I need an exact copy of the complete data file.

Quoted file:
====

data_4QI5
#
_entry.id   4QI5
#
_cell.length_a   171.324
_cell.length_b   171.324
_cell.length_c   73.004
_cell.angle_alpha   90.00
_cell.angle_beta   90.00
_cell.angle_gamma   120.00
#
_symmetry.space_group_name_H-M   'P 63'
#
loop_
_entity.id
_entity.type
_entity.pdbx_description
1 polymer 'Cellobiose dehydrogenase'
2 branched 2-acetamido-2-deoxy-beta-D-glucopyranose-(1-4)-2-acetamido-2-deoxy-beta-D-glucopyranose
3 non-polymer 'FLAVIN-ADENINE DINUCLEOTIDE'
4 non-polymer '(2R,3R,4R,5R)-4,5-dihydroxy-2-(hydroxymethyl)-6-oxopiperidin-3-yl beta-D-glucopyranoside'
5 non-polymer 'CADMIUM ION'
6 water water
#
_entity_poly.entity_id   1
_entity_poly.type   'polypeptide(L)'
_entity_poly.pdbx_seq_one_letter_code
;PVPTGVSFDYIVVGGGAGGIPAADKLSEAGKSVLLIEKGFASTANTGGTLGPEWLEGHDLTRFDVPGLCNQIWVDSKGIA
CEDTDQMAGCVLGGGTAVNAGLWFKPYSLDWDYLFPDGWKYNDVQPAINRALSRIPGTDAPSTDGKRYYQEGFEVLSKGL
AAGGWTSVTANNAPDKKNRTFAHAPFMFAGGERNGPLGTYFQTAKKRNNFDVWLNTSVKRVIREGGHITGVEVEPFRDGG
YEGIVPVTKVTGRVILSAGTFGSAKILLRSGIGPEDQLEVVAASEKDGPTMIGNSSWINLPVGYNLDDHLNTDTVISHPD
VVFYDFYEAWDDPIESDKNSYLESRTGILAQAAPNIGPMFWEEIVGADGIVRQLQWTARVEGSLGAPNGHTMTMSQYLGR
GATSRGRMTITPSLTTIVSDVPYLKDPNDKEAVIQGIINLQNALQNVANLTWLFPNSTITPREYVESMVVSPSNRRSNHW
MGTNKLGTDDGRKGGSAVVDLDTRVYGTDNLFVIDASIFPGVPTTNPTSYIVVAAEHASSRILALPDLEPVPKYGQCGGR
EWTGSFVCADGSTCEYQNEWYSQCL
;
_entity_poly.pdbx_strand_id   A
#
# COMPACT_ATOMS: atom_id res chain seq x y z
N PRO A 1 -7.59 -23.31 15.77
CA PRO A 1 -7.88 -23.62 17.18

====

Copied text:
data_4QI5
#
_entry.id   4QI5
#
_cell.length_a   171.324
_cell.length_b   171.324
_cell.length_c   73.004
_cell.angle_alpha   90.00
_cell.angle_beta   90.00
_cell.angle_gamma   120.00
#
_symmetry.space_group_name_H-M   'P 63'
#
loop_
_entity.id
_entity.type
_entity.pdbx_description
1 polymer 'Cellobiose dehydrogenase'
2 branched 2-acetamido-2-deoxy-beta-D-glucopyranose-(1-4)-2-acetamido-2-deoxy-beta-D-glucopyranose
3 non-polymer 'FLAVIN-ADENINE DINUCLEOTIDE'
4 non-polymer '(2R,3R,4R,5R)-4,5-dihydroxy-2-(hydroxymethyl)-6-oxopiperidin-3-yl beta-D-glucopyranoside'
5 non-polymer 'CADMIUM ION'
6 water water
#
_entity_poly.entity_id   1
_entity_poly.type   'polypeptide(L)'
_entity_poly.pdbx_seq_one_letter_code
;PVPTGVSFDYIVVGGGAGGIPAADKLSEAGKSVLLIEKGFASTANTGGTLGPEWLEGHDLTRFDVPGLCNQIWVDSKGIA
CEDTDQMAGCVLGGGTAVNAGLWFKPYSLDWDYLFPDGWKYNDVQPAINRALSRIPGTDAPSTDGKRYYQEGFEVLSKGL
AAGGWTSVTANNAPDKKNRTFAHAPFMFAGGERNGPLGTYFQTAKKRNNFDVWLNTSVKRVIREGGHITGVEVEPFRDGG
YEGIVPVTKVTGRVILSAGTFGSAKILLRSGIGPEDQLEVVAASEKDGPTMIGNSSWINLPVGYNLDDHLNTDTVISHPD
VVFYDFYEAWDDPIESDKNSYLESRTGILAQAAPNIGPMFWEEIVGADGIVRQLQWTARVEGSLGAPNGHTMTMSQYLGR
GATSRGRMTITPSLTTIVSDVPYLKDPNDKEAVIQGIINLQNALQNVANLTWLFPNSTITPREYVESMVVSPSNRRSNHW
MGTNKLGTDDGRKGGSAVVDLDTRVYGTDNLFVIDASIFPGVPTTNPTSYIVVAAEHASSRILALPDLEPVPKYGQCGGR
EWTGSFVCADGSTCEYQNEWYSQCL
;
_entity_poly.pdbx_strand_id   A
#
# COMPACT_ATOMS: atom_id res chain seq x y z
N PRO A 1 -7.59 -23.31 15.77
CA PRO A 1 -7.88 -23.62 17.18